Dear Centerville School District Patrons:
On Sept. 10, Centerville school patrons will have an opportunity to vote on a new Revenue Purpose Statement to direct the district’s spending of state penny sales tax revenues. This vote does not impact your sales taxes.
There used to be a school local option sales tax, which was to be implemented county by county. This local option tax was to last ten years. In 2008, the Legislature changed the local option into a state penny sales tax to benefit the students in all school districts. In FY14, the amount is roughly $850 per student. The state will continue to collect the penny on retail purchases through Dec. 31, 2029 and will continue to send the proceeds to all Iowa school districts.
What’s new? As part of this change, the state now requires school districts to determine how they plan to spend the sales tax money and communicate those intentions to their patrons. The Centerville school board has passed a resolution approving the new Revenue Purpose Statement, which states how the district must use the sales tax funds. The voters have a chance to weigh in on that revenue purpose statement at the regular school election on Sept. 10. The statement must follow Iowa law and can only use the funds for specific purposes described in law as school infrastructure and property tax relief. The law limits the uses to construction, reconstruction, repair, purchase of equipment, technology and buses, and other infrastructure and property tax relief needs defined in the Iowa Code which voters will see stated on the Revenue Purpose Statement and ballot. The Iowa Secretary of State defines the ballot language for the revenue purpose statement and requires it to follow a standardized format. The legislative guidance can be found at https://www.legis.iowa.gov/DOCS/ACO/IAC/LINC/05-02-2012.Chapter.721.21.pdf.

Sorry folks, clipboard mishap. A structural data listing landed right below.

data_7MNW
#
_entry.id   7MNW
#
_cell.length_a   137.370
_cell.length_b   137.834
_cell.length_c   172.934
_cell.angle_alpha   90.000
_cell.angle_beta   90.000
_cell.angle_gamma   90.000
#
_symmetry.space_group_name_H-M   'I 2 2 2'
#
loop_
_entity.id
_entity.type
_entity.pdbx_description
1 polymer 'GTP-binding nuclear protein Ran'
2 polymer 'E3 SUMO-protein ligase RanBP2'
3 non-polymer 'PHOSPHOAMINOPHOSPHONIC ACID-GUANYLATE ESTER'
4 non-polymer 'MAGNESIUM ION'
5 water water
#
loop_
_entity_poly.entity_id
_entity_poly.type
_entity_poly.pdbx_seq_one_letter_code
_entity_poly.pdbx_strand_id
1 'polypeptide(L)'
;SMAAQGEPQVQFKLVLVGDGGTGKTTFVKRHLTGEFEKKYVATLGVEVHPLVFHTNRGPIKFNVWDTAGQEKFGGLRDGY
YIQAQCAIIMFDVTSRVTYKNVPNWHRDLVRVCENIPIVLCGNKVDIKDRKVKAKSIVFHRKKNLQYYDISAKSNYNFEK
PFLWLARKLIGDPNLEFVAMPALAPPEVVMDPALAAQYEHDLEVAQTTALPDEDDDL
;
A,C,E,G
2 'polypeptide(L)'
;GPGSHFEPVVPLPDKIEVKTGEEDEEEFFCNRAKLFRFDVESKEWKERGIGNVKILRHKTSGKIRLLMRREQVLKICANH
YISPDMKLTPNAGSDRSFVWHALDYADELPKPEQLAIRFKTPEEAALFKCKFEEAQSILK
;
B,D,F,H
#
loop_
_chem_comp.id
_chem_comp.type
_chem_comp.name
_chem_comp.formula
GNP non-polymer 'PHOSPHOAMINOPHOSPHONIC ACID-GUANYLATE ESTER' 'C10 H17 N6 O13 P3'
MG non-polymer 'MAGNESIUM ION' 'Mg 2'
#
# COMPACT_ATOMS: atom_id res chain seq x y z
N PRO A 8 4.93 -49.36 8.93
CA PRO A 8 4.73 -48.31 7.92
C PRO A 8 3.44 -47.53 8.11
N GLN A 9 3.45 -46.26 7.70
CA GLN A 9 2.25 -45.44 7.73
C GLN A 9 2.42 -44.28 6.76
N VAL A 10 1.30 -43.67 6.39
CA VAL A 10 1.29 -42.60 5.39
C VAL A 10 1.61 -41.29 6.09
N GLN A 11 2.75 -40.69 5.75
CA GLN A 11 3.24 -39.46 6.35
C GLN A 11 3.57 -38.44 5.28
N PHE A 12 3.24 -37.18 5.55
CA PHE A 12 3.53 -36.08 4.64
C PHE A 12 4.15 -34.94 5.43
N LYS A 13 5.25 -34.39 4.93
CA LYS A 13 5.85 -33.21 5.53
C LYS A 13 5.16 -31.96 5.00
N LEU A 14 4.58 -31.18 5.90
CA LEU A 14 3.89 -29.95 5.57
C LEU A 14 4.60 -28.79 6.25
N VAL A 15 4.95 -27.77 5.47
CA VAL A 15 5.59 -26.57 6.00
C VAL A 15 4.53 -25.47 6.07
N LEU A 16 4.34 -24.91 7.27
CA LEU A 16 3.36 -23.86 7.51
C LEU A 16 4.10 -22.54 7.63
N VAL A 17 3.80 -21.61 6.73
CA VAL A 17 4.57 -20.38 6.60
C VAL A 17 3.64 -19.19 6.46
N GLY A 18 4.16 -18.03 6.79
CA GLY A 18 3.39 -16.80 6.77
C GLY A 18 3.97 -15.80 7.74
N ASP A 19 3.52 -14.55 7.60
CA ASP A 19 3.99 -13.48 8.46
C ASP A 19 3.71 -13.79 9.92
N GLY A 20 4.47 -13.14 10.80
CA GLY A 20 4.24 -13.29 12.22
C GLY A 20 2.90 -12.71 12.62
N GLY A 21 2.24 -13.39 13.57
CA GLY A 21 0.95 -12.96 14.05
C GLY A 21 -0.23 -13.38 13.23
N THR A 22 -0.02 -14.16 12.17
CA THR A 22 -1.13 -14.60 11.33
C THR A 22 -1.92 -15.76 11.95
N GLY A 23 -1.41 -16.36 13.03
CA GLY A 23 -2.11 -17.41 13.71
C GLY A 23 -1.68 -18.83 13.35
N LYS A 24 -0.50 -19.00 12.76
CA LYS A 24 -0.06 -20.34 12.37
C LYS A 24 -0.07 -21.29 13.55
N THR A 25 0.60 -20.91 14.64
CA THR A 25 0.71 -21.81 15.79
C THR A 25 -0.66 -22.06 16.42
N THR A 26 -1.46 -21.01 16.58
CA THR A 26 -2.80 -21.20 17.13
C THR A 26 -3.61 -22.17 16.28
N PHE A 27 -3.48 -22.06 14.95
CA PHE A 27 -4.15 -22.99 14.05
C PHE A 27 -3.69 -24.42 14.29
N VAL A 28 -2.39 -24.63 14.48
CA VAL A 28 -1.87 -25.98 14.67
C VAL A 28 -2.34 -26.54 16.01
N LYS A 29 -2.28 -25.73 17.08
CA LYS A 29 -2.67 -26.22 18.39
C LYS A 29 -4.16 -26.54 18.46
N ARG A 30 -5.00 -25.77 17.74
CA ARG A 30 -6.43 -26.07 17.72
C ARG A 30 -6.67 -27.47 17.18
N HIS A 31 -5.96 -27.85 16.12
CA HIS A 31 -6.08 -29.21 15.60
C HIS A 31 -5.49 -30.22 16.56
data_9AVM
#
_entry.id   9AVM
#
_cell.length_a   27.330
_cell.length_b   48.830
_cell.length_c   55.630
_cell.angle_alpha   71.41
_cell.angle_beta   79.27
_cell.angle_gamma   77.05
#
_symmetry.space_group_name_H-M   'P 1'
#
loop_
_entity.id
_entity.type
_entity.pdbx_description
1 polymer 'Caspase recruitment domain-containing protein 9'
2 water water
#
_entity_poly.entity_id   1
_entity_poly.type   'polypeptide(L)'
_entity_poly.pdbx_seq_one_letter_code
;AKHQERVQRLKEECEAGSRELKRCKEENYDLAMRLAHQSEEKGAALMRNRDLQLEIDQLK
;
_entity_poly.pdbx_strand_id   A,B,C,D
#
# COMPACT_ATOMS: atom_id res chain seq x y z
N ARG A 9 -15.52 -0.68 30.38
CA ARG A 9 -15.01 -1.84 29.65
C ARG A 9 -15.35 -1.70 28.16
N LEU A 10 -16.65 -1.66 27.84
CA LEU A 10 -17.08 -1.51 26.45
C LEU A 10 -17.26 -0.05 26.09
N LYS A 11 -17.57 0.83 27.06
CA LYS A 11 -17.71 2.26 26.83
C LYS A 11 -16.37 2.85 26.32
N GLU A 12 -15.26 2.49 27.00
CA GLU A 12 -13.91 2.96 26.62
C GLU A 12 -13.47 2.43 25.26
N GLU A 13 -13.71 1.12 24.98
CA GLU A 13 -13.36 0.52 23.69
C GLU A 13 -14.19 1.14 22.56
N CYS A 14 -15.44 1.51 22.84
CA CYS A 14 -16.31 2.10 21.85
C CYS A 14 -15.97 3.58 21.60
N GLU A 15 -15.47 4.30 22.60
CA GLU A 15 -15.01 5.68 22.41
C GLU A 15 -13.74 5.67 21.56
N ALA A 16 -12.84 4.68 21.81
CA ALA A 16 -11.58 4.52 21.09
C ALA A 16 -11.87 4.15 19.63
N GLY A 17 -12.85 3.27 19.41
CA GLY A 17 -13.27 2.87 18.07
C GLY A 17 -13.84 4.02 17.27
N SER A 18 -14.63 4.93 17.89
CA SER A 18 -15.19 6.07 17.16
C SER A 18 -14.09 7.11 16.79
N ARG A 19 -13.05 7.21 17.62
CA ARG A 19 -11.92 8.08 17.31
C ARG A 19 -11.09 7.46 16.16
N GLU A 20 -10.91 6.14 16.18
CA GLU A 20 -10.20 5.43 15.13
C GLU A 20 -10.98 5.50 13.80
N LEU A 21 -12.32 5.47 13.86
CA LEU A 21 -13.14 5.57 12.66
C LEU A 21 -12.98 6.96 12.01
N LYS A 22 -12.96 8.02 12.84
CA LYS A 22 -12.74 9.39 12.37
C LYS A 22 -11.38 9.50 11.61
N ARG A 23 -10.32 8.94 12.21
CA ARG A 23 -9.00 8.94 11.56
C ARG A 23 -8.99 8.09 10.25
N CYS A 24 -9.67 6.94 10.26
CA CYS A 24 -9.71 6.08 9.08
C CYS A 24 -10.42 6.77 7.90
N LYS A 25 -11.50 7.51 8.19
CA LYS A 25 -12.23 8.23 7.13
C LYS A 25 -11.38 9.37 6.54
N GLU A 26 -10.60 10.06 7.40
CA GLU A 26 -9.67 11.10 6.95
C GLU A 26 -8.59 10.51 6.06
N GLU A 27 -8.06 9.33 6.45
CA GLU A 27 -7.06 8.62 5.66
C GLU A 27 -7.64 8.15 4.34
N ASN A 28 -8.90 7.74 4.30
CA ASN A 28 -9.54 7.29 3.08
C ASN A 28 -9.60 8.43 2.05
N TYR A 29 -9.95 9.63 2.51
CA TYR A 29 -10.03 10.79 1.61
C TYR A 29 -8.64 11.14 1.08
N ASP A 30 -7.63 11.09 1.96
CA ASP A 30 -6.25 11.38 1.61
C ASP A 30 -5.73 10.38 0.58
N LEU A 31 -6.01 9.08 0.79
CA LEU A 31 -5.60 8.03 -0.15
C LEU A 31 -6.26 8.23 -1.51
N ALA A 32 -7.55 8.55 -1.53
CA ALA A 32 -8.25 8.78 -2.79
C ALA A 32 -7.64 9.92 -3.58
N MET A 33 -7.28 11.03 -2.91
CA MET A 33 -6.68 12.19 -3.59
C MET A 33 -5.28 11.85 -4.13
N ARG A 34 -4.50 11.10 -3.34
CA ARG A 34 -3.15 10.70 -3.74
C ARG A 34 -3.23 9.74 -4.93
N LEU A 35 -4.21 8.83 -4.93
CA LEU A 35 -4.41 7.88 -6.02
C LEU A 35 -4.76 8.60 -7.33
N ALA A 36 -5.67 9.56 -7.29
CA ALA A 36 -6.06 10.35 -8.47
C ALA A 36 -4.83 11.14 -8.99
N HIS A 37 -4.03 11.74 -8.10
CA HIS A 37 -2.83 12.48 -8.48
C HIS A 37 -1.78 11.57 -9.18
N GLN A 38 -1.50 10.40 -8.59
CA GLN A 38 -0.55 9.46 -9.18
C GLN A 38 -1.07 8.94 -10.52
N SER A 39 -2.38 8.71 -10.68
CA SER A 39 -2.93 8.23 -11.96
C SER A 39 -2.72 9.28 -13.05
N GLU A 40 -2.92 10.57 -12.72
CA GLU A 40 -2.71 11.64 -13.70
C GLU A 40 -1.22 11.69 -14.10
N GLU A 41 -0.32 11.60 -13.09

Since the Revenue Purpose Statement will direct district expense for a long time, through 2029, the statement preserves some flexibility for a future board to operate within the constraints of the law and consider additional projects or equipment purchases that otherwise would take property taxes to fund. In most cases, other school districts have language that defines all legal uses of the state penny revenue and preserves future flexibility similar to the revenue purpose statement that the Centerville voters will consider on Sept. 10.
During the duration of the local option sales tax, now in its tenth and final year, the Centerville school board has understood the need of balancing local tax revenues and student needs for safe, technology-ready facilities designed for student learning.
For additional information on the district’s finances, visit the district’s web site at http://www.centervilleschools.org or contact Anthony Ryan, superintendent of schools.
Yours in Education,
Anthony P. Ryan